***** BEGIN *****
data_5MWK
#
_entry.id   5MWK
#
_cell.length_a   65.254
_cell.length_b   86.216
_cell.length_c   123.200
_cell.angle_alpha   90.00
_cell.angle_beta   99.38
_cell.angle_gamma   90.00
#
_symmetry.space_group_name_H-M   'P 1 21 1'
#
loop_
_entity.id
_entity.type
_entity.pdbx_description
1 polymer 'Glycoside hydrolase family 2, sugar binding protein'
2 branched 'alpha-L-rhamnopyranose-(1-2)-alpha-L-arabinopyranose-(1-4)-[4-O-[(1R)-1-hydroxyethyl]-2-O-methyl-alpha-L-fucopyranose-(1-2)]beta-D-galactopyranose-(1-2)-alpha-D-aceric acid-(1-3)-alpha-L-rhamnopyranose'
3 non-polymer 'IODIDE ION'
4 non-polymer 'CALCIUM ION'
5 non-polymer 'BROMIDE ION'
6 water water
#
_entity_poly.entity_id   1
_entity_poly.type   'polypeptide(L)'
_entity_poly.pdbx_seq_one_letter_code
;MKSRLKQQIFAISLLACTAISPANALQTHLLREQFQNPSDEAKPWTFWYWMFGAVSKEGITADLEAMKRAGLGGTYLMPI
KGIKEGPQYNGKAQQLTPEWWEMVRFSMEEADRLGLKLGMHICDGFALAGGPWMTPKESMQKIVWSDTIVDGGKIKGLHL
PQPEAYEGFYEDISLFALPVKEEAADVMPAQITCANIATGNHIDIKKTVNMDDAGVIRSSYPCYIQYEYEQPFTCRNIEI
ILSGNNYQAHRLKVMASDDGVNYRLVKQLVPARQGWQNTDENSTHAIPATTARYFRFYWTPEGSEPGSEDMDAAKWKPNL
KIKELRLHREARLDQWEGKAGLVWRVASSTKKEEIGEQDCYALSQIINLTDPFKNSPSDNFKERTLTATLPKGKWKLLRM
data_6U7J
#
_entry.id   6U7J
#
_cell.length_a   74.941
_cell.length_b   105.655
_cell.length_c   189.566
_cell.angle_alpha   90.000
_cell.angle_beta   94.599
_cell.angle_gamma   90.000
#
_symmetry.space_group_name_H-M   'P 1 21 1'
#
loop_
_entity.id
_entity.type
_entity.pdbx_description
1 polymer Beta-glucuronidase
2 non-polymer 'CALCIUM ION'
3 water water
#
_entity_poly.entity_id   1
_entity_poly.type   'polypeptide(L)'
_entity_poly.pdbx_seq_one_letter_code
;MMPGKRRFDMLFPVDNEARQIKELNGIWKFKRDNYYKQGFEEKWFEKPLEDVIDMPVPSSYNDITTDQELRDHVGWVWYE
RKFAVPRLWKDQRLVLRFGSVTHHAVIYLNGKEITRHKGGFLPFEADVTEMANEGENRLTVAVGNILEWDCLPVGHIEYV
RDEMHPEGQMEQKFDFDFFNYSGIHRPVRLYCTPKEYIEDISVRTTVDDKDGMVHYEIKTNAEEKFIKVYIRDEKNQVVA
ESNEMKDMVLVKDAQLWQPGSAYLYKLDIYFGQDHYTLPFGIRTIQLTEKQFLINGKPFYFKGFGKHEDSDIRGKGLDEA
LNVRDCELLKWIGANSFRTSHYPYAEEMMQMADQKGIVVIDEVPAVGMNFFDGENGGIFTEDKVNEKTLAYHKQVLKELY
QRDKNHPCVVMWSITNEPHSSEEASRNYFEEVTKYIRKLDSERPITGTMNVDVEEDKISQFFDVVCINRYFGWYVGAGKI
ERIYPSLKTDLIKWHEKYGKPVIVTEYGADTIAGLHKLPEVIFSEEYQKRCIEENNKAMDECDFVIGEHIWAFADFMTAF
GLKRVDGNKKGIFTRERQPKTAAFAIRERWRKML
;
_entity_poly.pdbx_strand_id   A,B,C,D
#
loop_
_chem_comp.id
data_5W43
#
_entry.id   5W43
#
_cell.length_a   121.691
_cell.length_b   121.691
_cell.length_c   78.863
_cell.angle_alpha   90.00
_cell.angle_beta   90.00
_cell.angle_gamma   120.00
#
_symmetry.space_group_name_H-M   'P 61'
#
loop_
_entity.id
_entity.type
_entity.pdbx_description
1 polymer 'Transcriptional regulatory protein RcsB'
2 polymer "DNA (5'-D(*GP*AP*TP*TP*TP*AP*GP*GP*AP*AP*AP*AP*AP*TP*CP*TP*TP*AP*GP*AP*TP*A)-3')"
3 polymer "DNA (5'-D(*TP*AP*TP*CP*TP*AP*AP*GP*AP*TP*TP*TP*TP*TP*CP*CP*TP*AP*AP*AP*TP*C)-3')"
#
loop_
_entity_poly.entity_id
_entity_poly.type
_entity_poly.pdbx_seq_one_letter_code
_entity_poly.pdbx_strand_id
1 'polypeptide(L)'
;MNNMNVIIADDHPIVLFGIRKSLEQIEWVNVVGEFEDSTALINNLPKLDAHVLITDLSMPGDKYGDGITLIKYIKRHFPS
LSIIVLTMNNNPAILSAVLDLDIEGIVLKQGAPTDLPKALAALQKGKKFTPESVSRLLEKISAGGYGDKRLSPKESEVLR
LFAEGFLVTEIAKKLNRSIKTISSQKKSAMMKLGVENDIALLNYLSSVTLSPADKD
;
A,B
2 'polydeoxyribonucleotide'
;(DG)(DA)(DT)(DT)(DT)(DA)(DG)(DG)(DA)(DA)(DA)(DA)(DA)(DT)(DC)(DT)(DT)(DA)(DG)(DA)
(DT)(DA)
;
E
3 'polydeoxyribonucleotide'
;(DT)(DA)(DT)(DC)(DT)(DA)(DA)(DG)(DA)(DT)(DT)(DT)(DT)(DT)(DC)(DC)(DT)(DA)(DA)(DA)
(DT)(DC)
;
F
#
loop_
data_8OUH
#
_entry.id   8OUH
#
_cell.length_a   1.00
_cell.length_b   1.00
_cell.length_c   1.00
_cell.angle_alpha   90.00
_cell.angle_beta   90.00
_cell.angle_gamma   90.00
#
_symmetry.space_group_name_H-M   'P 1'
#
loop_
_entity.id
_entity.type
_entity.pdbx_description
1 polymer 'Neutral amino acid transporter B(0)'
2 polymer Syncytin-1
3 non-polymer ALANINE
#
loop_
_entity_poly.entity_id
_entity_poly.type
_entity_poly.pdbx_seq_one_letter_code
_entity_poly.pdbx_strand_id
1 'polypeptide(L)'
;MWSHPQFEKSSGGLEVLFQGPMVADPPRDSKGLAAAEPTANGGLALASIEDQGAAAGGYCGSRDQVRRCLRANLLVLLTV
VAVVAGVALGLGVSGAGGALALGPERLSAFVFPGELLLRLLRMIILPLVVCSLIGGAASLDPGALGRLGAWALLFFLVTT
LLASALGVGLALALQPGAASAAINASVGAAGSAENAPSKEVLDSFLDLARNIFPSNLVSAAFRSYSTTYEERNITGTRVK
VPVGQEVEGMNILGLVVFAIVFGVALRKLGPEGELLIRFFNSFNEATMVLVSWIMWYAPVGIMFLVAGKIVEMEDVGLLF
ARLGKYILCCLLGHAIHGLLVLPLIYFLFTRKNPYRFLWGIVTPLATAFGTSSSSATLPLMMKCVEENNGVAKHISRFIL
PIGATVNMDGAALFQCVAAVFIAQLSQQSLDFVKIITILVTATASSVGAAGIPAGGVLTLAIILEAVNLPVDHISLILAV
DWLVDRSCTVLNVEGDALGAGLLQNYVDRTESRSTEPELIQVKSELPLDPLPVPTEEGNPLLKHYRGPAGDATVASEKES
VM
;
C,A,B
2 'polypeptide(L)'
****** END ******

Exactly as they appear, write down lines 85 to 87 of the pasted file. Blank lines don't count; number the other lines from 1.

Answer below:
_entity.type
_entity.pdbx_description
1 polymer 'Transcriptional regulatory protein RcsB'